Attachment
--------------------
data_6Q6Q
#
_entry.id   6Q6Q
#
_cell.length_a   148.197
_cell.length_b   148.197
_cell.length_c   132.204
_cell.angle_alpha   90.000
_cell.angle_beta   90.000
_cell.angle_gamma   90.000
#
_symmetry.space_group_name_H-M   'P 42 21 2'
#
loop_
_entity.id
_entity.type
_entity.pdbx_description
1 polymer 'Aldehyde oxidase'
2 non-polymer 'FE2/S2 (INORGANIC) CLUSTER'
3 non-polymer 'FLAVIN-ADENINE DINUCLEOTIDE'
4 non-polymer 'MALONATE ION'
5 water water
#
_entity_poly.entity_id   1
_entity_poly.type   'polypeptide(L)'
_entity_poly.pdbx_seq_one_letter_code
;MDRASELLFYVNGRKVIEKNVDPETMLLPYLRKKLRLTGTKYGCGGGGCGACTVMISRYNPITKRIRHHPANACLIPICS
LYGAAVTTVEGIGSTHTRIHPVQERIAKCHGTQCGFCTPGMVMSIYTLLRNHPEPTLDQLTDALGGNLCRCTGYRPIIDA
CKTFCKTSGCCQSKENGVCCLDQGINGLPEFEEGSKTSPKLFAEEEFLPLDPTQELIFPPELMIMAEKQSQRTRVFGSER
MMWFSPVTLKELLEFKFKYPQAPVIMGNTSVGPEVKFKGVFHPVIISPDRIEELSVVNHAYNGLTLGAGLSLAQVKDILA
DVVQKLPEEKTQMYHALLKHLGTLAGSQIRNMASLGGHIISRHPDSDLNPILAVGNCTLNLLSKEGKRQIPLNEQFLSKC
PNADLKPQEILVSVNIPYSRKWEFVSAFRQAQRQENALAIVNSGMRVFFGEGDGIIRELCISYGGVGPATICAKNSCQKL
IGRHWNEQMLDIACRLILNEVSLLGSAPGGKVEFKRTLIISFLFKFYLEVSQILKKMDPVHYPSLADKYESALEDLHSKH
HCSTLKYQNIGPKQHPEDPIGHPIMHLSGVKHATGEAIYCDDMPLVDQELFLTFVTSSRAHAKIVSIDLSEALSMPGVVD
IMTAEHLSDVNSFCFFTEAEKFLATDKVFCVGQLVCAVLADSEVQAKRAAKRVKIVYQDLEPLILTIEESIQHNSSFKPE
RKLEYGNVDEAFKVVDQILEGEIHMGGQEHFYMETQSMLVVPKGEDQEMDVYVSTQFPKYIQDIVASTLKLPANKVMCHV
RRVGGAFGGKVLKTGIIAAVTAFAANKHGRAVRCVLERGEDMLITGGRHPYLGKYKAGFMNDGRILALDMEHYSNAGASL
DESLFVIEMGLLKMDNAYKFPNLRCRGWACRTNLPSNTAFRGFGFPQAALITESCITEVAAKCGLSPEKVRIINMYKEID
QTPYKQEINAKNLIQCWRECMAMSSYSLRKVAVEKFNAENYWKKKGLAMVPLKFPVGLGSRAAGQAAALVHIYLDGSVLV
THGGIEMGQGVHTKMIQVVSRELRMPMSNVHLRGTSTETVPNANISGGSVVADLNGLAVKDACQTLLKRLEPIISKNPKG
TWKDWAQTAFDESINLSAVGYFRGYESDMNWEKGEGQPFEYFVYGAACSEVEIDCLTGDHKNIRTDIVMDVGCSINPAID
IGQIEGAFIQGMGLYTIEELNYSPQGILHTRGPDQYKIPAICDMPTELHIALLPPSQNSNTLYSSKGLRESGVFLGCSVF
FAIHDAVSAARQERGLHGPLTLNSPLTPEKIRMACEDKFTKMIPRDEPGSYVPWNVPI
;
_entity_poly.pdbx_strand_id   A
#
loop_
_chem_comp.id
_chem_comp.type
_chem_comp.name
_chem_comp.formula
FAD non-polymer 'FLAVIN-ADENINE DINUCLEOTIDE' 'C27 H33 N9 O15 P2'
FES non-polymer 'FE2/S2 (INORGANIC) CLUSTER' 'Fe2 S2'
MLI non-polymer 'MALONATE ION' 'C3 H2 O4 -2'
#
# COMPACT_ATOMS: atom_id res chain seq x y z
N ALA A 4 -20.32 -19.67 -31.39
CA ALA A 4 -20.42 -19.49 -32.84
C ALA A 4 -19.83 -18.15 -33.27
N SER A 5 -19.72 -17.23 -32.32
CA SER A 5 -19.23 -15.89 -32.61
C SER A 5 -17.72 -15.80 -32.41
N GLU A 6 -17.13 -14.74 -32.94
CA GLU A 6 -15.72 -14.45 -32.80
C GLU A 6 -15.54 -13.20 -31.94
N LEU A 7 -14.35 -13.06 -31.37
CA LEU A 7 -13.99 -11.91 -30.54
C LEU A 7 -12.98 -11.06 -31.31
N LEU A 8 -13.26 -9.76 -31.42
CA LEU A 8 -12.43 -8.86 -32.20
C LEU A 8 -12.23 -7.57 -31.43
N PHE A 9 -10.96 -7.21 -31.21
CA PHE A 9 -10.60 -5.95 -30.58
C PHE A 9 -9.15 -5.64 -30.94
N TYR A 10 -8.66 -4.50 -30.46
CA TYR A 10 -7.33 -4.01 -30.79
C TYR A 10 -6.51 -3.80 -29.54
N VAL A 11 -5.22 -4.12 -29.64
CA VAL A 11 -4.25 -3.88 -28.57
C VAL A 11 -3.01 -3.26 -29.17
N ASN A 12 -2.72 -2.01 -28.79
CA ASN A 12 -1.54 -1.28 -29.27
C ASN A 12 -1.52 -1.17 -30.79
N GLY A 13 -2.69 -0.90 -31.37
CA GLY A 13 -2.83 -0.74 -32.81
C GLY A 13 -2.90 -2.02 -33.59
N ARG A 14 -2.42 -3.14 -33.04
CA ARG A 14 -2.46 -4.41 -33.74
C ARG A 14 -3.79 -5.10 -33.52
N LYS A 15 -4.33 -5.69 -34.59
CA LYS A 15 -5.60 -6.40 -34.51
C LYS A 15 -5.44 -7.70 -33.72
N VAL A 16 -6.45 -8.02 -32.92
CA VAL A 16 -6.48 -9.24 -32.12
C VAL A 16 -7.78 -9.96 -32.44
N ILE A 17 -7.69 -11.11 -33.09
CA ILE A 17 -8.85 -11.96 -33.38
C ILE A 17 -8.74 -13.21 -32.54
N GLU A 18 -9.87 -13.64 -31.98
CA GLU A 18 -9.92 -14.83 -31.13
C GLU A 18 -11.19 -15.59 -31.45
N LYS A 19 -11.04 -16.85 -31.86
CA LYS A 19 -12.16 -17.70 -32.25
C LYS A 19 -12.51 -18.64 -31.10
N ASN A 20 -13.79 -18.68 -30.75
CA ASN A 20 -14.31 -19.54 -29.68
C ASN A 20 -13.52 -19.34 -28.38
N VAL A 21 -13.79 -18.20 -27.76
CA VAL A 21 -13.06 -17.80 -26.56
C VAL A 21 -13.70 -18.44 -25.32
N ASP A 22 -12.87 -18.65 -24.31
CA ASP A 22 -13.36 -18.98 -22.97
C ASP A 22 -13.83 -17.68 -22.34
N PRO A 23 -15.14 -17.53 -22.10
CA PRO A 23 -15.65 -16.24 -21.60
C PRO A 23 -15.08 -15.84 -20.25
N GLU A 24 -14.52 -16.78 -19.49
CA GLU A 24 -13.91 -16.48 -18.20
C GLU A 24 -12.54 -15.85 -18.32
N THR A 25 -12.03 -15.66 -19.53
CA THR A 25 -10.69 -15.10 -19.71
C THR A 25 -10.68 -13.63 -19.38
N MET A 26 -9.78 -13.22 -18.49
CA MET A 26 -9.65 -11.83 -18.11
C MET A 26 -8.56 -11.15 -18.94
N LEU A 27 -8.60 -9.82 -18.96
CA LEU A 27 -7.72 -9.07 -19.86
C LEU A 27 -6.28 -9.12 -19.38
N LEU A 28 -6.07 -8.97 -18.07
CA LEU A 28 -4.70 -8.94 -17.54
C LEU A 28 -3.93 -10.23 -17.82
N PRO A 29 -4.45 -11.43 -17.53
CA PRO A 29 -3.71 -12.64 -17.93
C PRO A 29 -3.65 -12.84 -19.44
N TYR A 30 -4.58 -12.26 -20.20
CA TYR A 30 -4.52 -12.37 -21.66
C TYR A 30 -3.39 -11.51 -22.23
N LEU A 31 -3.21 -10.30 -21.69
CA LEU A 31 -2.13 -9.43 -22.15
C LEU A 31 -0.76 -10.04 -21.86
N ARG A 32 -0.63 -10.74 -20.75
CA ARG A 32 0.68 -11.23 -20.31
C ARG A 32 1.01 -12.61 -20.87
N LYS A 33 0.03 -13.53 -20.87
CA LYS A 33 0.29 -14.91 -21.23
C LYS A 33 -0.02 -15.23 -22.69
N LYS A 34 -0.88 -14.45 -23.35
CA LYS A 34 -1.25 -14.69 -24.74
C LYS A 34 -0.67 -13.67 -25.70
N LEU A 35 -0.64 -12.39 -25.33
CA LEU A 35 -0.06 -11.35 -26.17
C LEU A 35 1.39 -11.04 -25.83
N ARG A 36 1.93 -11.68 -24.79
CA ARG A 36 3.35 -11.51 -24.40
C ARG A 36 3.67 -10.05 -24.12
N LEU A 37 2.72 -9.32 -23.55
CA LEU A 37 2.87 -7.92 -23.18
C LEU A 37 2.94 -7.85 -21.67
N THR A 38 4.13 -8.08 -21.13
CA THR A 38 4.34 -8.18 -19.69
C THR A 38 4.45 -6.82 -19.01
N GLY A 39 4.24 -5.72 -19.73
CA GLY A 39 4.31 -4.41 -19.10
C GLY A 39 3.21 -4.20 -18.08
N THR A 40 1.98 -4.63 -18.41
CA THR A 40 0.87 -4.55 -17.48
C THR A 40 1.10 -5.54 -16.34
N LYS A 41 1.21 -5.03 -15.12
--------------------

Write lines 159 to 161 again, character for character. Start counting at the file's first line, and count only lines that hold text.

N THR A 38 4.13 -8.08 -21.13
CA THR A 38 4.34 -8.18 -19.69
C THR A 38 4.45 -6.82 -19.01